The beginning of the end of the McCarthy era in American politics came when Joseph N. Welch, a lawyer representing the Army was pressuring McCarthy’s attorney, Roy Cohn, to produce the list of 130 names of Communist subversives in the Department of Defense that Sen. Joseph McCarthy said he had. In order to distract from the inquiry and his clear lie, Sen. McCarthy stepped in to attack a young member of Joseph Welch’s law firm for his association with the National Lawyer’s Guild, which supposedly signaled Communist sympathies in that sad era of our history.
Mr. Welch refused to be baited asking repeatedly that Sen. McCarthy not attack the young man. He finally had enough and began the end with one of the more famous rebuttals in American history. “Have you no sense of decency, sir? At long last, have you left no sense of decency?”
Sen. McCarthy had no decency, but the American people finally did. His virulent anti-Communism fear campaign died out and he was soon thereafter out of politics. “McCarthyism” became part of our political nomenclature to identify efforts to use fear tactics and lies to get ahead politically. But one person emerged from that episode to have a tremendous effect on our current politics giving us the tactical immorality of the functioning of our current President, Donald Trump.
Roy Cohn, McCarthy’s chief counsel, would go onto to practice law in New York City with a number of high profile clients including Donald Trump. Cohn proved to be more than a lawyer, but also a mentor to Trump. When Trump faced a government lawsuit in 1973 about the racial discrimination about his apartment buildings, it was Roy Cohn who showed Trump the counterpunch and to lie through any situation in which he would face. Cohn filed a countersuit for 100 million dollars before settling the lawsuit out of court. Trump did not end up meeting the terms of the agreement which landed him back in a court a year later. In Trump’s moral universe, racial discrimination was okay, lying about it was okay, the counterpunch as a self-justification for his own wrong doing absolved him of responsibility in his own head and with those who he could convince in the New York media.
Roy Cohn also is credited with introducing Trump to Rupert Murdoch before his Fox days and worked with notorious trickster Roger Stone on Reagan’s presidential campaign. If you are the company you keep, Cohn certainly had a career working with the very worst elements of our political life, not the least of which is our current President.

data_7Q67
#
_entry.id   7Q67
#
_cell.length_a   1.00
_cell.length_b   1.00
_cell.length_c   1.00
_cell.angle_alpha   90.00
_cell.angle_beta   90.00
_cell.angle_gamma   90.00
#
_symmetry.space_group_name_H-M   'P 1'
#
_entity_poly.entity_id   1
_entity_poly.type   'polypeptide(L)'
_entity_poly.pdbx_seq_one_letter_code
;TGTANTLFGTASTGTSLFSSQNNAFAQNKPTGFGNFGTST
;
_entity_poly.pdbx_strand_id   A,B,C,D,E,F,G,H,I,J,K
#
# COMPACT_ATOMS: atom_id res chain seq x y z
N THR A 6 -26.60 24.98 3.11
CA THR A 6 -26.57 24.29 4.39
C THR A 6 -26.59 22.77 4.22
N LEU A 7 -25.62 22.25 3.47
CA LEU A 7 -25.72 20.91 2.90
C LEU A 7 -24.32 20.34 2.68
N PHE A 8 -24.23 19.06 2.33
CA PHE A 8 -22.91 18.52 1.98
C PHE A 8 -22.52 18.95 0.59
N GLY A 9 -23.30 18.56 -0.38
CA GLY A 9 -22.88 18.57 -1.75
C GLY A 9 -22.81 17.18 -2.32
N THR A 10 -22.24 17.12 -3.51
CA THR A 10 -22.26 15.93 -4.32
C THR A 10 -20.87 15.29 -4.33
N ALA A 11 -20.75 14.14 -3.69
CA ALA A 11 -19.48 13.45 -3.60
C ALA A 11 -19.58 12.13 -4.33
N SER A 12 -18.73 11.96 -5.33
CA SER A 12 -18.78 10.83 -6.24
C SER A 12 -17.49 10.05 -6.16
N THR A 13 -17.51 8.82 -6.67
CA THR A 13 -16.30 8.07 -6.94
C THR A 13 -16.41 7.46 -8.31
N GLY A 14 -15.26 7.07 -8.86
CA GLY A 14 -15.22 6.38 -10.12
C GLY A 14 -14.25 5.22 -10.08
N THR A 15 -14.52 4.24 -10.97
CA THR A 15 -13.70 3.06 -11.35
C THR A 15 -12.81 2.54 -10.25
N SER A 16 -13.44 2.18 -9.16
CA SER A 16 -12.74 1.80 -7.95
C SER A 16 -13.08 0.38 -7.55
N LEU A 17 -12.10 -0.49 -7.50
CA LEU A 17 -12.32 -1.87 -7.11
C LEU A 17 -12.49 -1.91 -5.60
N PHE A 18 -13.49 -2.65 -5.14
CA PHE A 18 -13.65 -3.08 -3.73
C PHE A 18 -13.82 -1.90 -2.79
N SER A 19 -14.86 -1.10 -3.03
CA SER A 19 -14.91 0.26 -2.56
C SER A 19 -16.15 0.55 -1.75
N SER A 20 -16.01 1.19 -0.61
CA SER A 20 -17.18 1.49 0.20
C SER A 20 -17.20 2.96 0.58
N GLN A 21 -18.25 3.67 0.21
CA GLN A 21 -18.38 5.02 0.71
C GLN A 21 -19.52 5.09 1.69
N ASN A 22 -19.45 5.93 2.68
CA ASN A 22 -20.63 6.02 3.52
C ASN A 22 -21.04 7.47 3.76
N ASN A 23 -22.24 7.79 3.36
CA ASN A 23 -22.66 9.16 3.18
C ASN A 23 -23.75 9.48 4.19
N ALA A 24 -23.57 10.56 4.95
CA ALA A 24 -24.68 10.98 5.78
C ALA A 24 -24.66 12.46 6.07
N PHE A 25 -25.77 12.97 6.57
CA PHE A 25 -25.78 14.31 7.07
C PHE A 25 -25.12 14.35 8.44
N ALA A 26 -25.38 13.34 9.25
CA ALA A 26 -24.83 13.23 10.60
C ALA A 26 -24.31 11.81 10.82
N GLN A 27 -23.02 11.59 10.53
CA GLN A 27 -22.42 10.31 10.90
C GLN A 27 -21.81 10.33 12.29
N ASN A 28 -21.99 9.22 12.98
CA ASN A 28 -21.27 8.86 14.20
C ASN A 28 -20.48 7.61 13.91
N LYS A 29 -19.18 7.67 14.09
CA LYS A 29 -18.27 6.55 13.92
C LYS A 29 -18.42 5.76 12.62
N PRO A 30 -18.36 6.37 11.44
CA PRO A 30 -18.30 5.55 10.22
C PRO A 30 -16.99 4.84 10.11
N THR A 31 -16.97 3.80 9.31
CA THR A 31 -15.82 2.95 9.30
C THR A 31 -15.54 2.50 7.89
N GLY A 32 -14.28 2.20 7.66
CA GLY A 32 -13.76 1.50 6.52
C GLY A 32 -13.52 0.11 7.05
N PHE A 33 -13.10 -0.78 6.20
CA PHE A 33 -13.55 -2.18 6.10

There is a direct lineage between the immoral political sensibilities and tactics of Joseph McCarthy to Donald Trump that runs through Roy Cohn. In our last iteration, after a number of years of leading the “Red Scare,” folks throughout politics on both sides of the aisle had enough with McCarthyism. The question ultimately was not whether Sen. McCarthy had any decency because clearly he didn’t. Rather the question was whether the American people had the decency to no longer tolerate the fearmongering, lying and victimizing of innocent people.
As history repeats itself, the question for all of us, but especially my conservative and Republican friends is still, “Have you no decency?” Is there nothing that Trump does that will convince you to withdrawal your support or will you allow him to corrode every democratic norm, ferociously attack and undermine our long-standing institutions, and lie his way through every policy and political issue that arises. If you must shield your children from his behavior, whether that be the name calling, the blatant racism and misogyny, the vulgarity or the paying off of pornstars, doesn’t your sense of decency require you to withdrawal your support?
While most of his policies offend progressive sensibilities, it would seem that Trump is on the other side of issues in which most of us agree. Most of us want to make sure that our planet doesn’t overheat and that our water is clean. Most of us are concerned that an adversary like Russia sought to undermine our election. Most of us think Nazis are bad. Most of us don’t want tax cuts to go to rich people. Most of us want sensible gun control. Trump undermines even bipartisan policies every day. Does our common decency require that we stop him?
The question is not one of Trump’s decency. Like McCarthy, it is clear he has no sense of decency, but is a walking ego that insatiably seeks validation from superficial elements of wealth and women. He clearly maintains a thin veneer of political conviction for his supporters, but in the end it is all about him. The question thus remains, do we collectively as a nation have the decency to put a stop to Trump? Do Republicans who are being dragged down by the depravity of the man, have the decency to correct the wrongs and constrain their leader?
The Red Scare seemed like it would be a constant in our lives until it wasn’t. Bu the arc of the moral universe only bends towards justice if we work to make it so. It is time to stand up to put the good of the republic over any perceived short term gains of being associated with Trump. Everything else associated with him in his life has ended up unpaid, bankrupt or left to tend to their financial and reputational Trump-inflicted wounds on their own. Loyalty is not paid back. Republicans, evangelicals, and conservatives are passing the point of no return in the moral bankruptcy implicit in supporting Trump. The question the table is clear:
Have you no decency, Trump supporter? If you do, now’s the time to show it.